Maggie Johnson

MarineGEO Postdoctoral Fellow

I am a MarineGEO postdoctoral fellow with the Smithsonian Tropical Research Institute and the Smithsonian Marine Station at Fort Pierce, Florida. I received my PhD in 2011 from Scripps Institution of Oceanography, where I studied the effects of anthropogenic change on coral reef primary producers. An ongoing theme of my research is understanding how local and global human impacts affect the structure and function of calcifier-dominated ecosystems. To do this, my research uses a combination of field and laboratory experiments to quantify how reef-builders, and the communities they create, are affected by increasing temperatures, decreasing pH (ocean acidification) and decreasing oxygen levels (hypoxia). I primarily use crustose coralline algae (CCA) and reef-building corals as model organisms, based on their essential ecological functions in coastal ecosystems across the planet, and their sensitivity to global change stressors. 

With MarineGEO, I use standardized monitoring procedures, including permanent benthic surveys and Calcification Accretion Units (CAUs), to quantify how coral and oyster reef structure and function changes over space and time. I have implemented this approach at three MarineGEO sites (Bocas del Toro, Panama; Carrie Bow Cay, Belize; Indian River Lagoon, Florida) and in Coiba on the Pacific coast of Panama. Additionally, I conduct field manipulations and targeted perturbation experiments in the lab to test the effects of ocean acidification on community structure and function and organismal biology. I am particularly interested in determining if organisms from highly variable habitats can acclimatize to stressful conditions and are thus more resilient to global change stressors such as warming and ocean acidification. My ongoing research will explore the combined effects of acidification, warming and hypoxia on reef-building corals in Florida, specifically focusing on tolerances and differential survival under stressful conditions.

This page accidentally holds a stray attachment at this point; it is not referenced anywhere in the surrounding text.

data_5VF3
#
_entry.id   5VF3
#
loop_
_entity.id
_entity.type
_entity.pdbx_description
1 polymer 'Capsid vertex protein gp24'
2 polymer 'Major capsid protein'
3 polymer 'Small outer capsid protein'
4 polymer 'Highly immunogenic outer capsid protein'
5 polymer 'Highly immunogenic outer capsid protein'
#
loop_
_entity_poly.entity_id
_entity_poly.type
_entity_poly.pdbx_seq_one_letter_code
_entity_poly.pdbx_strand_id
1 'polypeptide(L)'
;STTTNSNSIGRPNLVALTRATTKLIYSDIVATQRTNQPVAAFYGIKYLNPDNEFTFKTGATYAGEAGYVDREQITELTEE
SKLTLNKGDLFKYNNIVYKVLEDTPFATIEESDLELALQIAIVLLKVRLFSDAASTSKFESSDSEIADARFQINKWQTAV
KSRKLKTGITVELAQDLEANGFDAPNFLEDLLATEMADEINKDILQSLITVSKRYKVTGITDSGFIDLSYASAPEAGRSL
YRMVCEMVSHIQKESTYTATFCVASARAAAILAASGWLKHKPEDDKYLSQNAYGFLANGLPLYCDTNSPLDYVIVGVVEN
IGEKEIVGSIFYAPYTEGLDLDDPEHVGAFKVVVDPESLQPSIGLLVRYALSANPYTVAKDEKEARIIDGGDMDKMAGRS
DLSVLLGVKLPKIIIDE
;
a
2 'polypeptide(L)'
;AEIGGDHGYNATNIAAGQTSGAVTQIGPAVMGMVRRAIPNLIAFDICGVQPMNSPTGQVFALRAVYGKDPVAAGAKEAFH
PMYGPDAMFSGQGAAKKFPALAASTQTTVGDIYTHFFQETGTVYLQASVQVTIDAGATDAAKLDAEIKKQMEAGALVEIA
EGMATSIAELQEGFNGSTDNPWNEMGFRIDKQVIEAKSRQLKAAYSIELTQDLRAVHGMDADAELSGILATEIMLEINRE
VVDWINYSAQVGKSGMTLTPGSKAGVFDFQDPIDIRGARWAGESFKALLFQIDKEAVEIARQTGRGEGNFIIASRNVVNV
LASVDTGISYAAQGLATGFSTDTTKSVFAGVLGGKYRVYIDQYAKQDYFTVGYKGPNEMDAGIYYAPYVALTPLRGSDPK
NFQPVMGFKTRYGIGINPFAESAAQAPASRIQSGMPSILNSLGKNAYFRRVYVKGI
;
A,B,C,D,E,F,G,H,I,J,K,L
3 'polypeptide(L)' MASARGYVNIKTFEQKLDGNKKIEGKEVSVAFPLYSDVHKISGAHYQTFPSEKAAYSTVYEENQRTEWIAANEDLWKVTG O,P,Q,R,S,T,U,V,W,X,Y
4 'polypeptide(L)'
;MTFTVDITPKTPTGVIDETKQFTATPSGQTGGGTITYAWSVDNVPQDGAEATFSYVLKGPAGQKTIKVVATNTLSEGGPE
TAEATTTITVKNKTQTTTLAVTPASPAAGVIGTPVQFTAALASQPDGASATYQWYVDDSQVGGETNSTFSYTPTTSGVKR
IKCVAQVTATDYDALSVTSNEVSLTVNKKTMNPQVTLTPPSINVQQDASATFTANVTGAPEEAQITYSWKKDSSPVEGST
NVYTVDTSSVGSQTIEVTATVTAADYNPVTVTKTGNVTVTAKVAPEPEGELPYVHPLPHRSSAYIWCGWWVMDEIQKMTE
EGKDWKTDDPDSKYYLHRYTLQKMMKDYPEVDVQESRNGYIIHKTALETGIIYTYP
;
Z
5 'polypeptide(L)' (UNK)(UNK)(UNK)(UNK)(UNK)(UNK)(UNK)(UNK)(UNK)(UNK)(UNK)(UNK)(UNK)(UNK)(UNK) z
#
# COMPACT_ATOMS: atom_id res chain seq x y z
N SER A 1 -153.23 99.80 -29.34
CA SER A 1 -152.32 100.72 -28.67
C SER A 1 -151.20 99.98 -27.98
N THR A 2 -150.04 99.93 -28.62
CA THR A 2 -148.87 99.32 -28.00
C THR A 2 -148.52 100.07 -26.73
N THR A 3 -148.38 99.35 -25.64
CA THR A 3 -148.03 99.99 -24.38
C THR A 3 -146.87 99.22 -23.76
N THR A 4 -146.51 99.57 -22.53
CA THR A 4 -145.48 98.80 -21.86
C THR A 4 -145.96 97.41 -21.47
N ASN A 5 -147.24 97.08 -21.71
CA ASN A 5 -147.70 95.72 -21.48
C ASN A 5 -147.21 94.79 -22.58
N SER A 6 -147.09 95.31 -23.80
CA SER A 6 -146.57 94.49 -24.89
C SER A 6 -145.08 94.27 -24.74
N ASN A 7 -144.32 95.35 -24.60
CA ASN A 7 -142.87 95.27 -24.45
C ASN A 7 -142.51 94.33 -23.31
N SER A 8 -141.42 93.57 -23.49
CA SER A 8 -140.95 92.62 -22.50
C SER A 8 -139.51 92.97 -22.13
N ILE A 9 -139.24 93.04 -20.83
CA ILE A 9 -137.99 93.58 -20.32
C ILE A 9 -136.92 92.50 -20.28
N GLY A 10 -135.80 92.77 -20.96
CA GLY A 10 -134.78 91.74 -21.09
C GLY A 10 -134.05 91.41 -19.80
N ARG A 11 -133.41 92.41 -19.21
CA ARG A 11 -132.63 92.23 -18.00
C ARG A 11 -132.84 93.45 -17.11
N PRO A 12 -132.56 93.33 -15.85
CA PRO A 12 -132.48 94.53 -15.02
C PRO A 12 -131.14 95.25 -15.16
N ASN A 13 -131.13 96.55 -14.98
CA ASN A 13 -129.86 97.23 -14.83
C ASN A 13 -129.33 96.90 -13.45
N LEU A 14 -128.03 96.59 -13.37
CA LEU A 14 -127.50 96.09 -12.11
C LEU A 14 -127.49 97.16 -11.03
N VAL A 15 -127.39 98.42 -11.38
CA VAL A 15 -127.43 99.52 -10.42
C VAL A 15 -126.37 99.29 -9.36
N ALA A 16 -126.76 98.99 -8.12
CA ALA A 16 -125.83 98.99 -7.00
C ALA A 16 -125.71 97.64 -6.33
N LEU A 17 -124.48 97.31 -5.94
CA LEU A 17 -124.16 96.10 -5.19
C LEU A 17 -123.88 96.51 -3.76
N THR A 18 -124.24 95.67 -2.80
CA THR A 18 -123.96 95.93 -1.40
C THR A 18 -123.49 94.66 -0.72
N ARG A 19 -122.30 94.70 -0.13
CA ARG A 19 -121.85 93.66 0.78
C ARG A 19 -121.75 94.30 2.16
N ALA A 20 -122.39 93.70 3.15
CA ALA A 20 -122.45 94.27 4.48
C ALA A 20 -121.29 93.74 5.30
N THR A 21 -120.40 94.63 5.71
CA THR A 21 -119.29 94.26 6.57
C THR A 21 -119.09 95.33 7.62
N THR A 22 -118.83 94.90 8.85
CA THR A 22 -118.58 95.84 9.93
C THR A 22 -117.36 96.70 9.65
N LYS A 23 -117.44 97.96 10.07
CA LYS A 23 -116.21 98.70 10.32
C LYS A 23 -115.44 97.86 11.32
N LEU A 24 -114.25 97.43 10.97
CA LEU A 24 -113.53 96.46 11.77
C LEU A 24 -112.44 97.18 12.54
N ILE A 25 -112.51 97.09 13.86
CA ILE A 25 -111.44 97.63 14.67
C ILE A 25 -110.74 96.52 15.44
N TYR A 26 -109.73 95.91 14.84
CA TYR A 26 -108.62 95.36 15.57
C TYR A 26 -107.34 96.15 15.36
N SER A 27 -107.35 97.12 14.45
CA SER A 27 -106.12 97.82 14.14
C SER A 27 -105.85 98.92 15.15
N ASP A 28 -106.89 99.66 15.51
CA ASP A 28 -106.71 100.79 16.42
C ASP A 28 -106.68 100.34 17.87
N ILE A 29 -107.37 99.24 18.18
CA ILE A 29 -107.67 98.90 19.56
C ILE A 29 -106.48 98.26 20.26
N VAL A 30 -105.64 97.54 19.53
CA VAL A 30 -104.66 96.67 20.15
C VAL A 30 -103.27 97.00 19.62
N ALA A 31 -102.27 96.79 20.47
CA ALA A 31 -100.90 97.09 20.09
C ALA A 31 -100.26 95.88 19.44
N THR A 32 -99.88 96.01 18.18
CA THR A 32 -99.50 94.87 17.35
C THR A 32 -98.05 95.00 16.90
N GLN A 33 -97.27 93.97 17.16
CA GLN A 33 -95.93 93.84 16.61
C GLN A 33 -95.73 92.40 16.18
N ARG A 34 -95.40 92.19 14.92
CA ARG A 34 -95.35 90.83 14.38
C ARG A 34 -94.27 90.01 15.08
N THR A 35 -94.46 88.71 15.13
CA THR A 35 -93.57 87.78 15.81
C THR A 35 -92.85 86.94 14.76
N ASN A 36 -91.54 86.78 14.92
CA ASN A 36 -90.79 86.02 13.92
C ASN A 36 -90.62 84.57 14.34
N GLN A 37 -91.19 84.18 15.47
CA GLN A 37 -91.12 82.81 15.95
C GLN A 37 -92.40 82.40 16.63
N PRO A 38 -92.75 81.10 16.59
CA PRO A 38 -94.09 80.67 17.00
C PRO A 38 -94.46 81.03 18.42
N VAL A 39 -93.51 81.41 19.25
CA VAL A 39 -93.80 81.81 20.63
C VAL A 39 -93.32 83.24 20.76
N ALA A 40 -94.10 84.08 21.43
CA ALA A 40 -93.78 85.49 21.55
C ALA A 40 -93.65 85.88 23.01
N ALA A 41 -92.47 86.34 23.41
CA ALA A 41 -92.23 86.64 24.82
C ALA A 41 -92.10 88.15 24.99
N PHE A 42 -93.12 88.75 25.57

Project title: The life and breath of calcifying ecosystems in an acidifying ocean: Implications of ocean acidification for biodiversity and ecosystem function across the Tennenbaum Marine Observatory Network 

Advisors: Andrew Altieri, Valerie Paul, and Nancy Knowlton